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Introduction to Transmission Repair

If you're like most drivers, your car rides smoother when it's in gear. And if your car has a manual transmission, you know that shifting gears is a delicate and time-consuming process. Fortunately, modern transmissions are designed to last longer than ever. 

But just like any other mechanical device, they can eventually need manual transmission rebuild. This article will outline the different types of transmission repairs and what you should do if your car needs them.

Shifting Efficiency

The first and most obvious difference between manuals and automatics is the shifting efficiency. Manual transmissions have a clutch that engages gears, while automatics (like those found on modern vehicles) shift through a series of mechanical relays. The lack of a grip means that manual gearshifts take longer than automatic ones.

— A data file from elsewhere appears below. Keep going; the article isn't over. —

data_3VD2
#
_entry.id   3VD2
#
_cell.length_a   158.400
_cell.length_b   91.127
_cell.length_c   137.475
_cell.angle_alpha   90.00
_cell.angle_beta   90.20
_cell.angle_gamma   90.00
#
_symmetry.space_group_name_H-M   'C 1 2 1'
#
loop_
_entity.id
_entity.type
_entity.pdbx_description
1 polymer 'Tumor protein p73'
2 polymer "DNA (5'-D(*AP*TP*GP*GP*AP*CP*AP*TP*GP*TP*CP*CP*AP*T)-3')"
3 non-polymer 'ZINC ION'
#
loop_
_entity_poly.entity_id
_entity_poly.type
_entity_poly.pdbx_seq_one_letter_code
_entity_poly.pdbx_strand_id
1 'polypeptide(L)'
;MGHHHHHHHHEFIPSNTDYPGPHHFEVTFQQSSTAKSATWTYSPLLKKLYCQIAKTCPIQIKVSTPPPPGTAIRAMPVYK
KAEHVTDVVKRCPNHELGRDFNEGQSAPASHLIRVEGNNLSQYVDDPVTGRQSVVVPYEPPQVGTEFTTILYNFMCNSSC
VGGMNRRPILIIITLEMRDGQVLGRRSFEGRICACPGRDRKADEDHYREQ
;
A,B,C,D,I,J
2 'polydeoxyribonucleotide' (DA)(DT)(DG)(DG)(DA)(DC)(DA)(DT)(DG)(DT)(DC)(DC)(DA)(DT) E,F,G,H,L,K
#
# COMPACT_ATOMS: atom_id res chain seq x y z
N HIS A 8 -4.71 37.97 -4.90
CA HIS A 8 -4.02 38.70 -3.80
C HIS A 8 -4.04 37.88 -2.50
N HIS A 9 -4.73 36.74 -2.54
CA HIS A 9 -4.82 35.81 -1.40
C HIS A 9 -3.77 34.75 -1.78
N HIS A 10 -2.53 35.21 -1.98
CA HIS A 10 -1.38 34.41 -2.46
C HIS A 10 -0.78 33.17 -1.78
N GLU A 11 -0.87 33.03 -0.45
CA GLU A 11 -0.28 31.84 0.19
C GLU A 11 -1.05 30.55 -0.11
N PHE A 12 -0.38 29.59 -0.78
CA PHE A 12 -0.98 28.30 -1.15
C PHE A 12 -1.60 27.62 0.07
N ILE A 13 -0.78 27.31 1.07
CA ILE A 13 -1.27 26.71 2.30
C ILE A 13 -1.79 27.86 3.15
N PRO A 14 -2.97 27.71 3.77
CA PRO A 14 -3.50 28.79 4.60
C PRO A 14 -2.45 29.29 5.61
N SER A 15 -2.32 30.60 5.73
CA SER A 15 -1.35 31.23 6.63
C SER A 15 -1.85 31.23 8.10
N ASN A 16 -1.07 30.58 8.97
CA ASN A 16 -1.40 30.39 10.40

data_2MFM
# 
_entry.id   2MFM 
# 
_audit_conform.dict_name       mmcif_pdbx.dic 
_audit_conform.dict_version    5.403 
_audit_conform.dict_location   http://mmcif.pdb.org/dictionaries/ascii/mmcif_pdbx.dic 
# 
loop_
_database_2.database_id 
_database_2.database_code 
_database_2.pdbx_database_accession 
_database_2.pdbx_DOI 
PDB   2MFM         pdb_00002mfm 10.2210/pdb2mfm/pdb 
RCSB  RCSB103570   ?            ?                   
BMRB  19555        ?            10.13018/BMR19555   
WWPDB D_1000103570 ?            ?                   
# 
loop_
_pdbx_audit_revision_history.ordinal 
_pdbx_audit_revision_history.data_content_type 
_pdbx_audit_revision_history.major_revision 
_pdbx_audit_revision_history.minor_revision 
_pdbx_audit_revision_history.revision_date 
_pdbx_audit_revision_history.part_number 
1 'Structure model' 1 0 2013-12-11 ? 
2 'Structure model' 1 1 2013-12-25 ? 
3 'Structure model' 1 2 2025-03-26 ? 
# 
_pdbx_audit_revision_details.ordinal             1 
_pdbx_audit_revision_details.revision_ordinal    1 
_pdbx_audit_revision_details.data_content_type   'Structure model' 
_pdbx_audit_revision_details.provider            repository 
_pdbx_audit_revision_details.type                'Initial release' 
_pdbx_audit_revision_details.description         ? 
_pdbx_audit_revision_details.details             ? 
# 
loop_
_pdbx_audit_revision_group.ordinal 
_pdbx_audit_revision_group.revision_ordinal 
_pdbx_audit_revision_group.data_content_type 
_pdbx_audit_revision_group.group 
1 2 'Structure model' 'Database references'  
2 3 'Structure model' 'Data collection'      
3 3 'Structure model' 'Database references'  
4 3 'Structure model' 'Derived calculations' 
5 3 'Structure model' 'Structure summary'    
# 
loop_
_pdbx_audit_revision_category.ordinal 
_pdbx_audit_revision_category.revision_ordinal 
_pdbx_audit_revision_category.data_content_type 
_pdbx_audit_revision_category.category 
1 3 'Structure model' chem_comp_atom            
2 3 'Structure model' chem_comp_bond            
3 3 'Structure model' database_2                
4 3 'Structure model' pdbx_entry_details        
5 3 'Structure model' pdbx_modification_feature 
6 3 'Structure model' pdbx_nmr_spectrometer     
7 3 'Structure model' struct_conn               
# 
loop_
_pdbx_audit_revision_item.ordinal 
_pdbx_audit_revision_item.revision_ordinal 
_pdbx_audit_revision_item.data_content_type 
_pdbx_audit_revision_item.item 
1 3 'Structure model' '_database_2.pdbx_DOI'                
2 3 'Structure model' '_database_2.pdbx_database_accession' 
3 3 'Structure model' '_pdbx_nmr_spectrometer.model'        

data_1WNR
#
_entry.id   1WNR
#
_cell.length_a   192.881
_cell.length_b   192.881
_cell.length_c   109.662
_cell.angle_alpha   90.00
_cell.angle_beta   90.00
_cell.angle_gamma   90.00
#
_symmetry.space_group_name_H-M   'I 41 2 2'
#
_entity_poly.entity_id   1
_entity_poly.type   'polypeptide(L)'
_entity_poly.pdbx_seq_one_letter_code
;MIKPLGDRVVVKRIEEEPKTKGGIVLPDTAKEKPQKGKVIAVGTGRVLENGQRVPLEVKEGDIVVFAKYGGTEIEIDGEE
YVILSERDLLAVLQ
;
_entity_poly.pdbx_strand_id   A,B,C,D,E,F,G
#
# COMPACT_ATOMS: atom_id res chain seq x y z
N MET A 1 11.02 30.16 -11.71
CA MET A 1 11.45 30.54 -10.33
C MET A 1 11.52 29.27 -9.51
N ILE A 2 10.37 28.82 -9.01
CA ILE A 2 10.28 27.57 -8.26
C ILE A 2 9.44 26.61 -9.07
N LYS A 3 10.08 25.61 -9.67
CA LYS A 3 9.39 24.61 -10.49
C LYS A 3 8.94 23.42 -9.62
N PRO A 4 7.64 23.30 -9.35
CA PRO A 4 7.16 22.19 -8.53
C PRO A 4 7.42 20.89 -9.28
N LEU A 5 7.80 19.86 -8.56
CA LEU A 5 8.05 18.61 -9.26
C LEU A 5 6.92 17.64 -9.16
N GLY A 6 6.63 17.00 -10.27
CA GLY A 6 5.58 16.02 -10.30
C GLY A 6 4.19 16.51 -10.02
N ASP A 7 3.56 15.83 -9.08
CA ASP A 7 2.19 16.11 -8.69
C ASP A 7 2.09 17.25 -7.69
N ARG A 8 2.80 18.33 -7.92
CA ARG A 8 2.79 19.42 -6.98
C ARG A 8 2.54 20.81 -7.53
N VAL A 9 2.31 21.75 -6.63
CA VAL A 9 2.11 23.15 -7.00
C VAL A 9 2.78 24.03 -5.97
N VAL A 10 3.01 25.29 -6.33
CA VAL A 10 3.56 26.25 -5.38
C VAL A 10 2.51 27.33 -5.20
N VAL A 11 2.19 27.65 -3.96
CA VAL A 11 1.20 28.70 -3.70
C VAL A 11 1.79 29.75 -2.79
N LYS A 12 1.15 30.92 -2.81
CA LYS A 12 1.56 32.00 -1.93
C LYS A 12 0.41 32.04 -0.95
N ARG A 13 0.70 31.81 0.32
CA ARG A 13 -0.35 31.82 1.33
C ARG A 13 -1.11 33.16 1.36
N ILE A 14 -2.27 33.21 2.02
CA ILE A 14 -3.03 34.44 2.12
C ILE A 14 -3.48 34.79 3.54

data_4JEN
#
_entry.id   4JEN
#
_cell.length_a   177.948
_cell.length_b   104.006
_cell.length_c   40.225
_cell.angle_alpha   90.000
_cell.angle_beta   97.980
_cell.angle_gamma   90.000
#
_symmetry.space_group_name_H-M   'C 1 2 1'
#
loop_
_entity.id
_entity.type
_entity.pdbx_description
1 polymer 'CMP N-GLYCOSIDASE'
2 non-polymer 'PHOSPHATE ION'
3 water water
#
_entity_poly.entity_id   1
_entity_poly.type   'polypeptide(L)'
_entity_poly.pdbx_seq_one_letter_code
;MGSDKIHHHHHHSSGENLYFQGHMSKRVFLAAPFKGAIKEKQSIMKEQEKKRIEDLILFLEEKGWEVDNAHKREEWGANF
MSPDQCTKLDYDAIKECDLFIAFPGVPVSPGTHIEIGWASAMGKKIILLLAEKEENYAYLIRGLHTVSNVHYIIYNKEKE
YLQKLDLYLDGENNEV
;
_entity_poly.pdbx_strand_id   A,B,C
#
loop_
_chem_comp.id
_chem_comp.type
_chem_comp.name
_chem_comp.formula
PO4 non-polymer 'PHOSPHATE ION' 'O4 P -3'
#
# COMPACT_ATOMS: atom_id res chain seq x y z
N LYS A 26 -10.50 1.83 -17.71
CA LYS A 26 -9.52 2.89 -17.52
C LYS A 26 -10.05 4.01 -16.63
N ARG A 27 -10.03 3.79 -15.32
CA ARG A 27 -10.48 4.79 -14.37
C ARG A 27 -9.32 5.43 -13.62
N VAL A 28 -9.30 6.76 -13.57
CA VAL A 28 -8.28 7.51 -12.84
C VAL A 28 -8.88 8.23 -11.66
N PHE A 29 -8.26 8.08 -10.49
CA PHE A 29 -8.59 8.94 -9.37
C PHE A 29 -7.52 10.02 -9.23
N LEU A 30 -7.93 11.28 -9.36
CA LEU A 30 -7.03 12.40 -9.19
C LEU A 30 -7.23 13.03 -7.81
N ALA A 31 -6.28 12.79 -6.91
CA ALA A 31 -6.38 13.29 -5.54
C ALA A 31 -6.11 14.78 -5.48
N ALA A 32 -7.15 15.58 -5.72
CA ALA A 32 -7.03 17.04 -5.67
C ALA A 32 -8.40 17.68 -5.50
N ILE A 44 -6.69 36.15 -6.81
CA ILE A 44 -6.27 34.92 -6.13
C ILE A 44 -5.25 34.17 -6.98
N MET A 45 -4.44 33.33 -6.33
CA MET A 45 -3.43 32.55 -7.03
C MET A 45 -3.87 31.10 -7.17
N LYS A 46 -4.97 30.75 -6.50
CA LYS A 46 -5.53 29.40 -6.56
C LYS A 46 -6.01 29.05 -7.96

However, the higher torque capacity of automatics allows them to get out of gear quickly when they need to, which helps prevent premature wear on your transmission. To further this point, in manual-transmission cars, you often hear the car clunking into gear as it's shifted at higher speeds. Auto transmissions tend to just get quiet.

Gear Ratios And Mileage/Fuel Efficiency

CVTs are especially good at shedding excess RPMs, which is why they're more efficient than automatic transmissions. When you drive an automatic, you're constantly spinning the engine at various speeds to shift gears.CVTs can spin the engine at low speeds without moving the vehicle's wheels, which means it can rev higher and thus burn less fuel.

The same effect results from a lower gear ratio in a CVT system. The lower-ratio CVTs also tend to be more efficient than traditional automatics; in fact, some automakers have claimed that their CVT-equipped cars will go as far as 75 mpg on the highway (CVTs can't be programmed to just coast down hills).